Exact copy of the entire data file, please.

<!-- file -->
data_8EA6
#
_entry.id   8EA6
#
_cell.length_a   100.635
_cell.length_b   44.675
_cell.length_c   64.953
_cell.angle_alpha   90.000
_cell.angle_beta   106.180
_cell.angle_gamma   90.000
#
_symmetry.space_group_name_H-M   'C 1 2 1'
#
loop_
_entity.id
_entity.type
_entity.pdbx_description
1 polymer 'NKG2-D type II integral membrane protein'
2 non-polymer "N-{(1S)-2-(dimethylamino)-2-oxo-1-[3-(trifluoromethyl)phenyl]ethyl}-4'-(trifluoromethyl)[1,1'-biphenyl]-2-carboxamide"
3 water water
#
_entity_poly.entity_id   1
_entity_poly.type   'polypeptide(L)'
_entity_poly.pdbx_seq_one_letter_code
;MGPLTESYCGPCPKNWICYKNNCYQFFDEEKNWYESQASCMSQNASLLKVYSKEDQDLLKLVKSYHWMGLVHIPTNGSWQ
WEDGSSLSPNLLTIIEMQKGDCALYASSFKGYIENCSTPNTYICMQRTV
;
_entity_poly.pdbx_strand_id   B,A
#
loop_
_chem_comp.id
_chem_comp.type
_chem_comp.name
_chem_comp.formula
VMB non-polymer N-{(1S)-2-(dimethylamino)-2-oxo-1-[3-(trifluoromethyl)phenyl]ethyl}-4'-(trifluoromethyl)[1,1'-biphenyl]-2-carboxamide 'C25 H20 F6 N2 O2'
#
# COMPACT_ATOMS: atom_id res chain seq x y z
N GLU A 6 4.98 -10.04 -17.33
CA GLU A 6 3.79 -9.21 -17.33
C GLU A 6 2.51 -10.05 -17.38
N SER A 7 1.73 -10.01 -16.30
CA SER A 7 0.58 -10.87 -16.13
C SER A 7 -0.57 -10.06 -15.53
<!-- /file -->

data_8EA6
#
_entry.id   8EA6
#
_cell.length_a   100.635
_cell.length_b   44.675
_cell.length_c   64.953
_cell.angle_alpha   90.000
_cell.angle_beta   106.180
_cell.angle_gamma   90.000
#
_symmetry.space_group_name_H-M   'C 1 2 1'
#
loop_
_entity.id
_entity.type
_entity.pdbx_description
1 polymer 'NKG2-D type II integral membrane protein'
2 non-polymer "N-{(1S)-2-(dimethylamino)-2-oxo-1-[3-(trifluoromethyl)phenyl]ethyl}-4'-(trifluoromethyl)[1,1'-biphenyl]-2-carboxamide"
3 water water
#
_entity_poly.entity_id   1
_entity_poly.type   'polypeptide(L)'
_entity_poly.pdbx_seq_one_letter_code
;MGPLTESYCGPCPKNWICYKNNCYQFFDEEKNWYESQASCMSQNASLLKVYSKEDQDLLKLVKSYHWMGLVHIPTNGSWQ
WEDGSSLSPNLLTIIEMQKGDCALYASSFKGYIENCSTPNTYICMQRTV
;
_entity_poly.pdbx_strand_id   B,A
#
loop_
_chem_comp.id
_chem_comp.type
_chem_comp.name
_chem_comp.formula
VMB non-polymer N-{(1S)-2-(dimethylamino)-2-oxo-1-[3-(trifluoromethyl)phenyl]ethyl}-4'-(trifluoromethyl)[1,1'-biphenyl]-2-carboxamide 'C25 H20 F6 N2 O2'
#
# COMPACT_ATOMS: atom_id res chain seq x y z
N GLU A 6 4.98 -10.04 -17.33
CA GLU A 6 3.79 -9.21 -17.33
C GLU A 6 2.51 -10.05 -17.38
N SER A 7 1.73 -10.01 -16.30
CA SER A 7 0.58 -10.87 -16.13
C SER A 7 -0.57 -10.06 -15.53